BS: Totally. So that part was cool, and we also… there are stories out there that just have always deserved a documentary and never really got one. I think Ali/Holmes [“Muhammad And Larry,” a 30 For 30 documentary about the Ali-Holmes bout in 1981] is an awesome example of that. I think [Andrés] Escobar’s own goal, which we’re working on, is another great example. [Escobar, a Columbian soccer player, was shot and killed in Medellín in the wake of an “own goal” against the United States that kept his team from advancing in the 1994 World Cup.] That’s a documentary, and that was never done. So there were some pretty obvious ideas, but then there were other times when we talked to the filmmaker, and they came up with them. Dan Klores, who did Black Magic, which is incredible…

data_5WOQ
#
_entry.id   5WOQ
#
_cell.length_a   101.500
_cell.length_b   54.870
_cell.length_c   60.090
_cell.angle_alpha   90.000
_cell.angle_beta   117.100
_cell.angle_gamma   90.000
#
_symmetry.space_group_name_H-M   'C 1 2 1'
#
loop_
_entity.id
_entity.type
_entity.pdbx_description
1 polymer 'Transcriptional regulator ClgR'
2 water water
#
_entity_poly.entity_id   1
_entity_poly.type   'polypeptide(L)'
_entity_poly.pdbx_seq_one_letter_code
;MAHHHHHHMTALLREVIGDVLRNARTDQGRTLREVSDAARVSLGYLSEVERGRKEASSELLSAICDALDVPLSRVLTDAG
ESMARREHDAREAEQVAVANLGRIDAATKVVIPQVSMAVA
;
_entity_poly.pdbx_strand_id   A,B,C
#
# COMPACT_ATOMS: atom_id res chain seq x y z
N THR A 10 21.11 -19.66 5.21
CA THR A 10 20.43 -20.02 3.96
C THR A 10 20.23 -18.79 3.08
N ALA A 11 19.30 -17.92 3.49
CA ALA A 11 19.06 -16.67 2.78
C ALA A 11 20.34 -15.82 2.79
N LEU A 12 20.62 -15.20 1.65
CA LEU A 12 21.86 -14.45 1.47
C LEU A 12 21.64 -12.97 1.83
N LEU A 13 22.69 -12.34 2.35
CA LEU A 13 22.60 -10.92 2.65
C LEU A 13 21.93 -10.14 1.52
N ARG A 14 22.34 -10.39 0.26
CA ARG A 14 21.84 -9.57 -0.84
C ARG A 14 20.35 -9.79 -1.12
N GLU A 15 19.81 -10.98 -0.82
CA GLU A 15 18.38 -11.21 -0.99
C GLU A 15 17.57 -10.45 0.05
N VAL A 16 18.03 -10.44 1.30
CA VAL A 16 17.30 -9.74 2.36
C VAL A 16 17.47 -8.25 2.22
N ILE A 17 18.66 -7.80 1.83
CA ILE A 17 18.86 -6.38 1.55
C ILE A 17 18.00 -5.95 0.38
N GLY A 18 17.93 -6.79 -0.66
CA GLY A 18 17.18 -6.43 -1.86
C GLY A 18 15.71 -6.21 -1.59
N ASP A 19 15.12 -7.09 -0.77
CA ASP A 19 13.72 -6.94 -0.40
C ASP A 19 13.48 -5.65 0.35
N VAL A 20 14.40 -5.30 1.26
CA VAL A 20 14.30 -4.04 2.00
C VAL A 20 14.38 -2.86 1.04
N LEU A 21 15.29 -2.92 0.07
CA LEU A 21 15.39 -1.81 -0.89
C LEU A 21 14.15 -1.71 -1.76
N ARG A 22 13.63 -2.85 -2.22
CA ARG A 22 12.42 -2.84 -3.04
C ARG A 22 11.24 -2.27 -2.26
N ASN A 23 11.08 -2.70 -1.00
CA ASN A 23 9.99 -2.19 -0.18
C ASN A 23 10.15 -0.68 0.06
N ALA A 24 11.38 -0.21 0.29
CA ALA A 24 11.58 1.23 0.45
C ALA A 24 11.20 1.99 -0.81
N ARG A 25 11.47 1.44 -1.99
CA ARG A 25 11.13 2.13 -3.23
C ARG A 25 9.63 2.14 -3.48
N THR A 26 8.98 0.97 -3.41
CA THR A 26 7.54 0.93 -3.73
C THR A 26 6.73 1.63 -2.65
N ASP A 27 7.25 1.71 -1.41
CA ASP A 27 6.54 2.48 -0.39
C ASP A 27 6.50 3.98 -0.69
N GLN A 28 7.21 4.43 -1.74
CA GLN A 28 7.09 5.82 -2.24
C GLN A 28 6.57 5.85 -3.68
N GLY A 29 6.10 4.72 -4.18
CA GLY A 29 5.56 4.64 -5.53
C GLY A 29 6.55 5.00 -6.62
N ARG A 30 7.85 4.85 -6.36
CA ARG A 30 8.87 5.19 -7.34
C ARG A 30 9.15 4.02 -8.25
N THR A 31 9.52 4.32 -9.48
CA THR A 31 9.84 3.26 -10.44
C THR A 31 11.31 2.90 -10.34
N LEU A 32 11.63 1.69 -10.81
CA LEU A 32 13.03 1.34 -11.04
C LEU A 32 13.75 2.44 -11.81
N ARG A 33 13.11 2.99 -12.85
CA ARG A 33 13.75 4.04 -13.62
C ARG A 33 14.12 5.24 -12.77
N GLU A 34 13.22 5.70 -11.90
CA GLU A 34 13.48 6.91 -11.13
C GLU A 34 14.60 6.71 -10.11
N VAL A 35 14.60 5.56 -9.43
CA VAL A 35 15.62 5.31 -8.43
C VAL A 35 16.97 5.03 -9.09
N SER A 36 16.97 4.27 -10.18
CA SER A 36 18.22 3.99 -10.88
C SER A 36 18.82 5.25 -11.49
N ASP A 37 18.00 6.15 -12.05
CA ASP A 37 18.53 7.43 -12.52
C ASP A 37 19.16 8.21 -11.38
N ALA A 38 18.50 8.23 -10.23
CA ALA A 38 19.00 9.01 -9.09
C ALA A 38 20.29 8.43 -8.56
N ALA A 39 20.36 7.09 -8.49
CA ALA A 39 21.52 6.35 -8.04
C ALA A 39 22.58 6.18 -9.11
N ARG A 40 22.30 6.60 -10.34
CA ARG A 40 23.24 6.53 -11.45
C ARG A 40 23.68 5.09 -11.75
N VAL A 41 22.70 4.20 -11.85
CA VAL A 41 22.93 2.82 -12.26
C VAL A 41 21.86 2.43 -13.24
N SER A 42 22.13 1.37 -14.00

AVC: Is that the Reggie Miller one?
BS: Yeah. He wanted to do Reggie Miller, and I don’t know, I wasn’t that excited about Reggie Miller. I was a little bit excited, but I felt like I kind of knew the whole story. And he went in, and he interviewed literally every person who had anything to do with any of those Pacers-Knicks games. You name a character or announcer or media person or player… he even got a gregarious Patrick Ewing, which I didn’t know was possible. And he reinvents that story, and it’s fucking great. And it’s going to be great. And I think that’s the kind of thing maybe we weren’t expecting. We were expecting to get ideas from directors we weren’t nuts about, but because we wanted to work with them, let them go. So when they deliver something that just is awesome, that’s when it’s fantastic.
AVC: Are they all in the can at this point? Or are they still in various stages of production?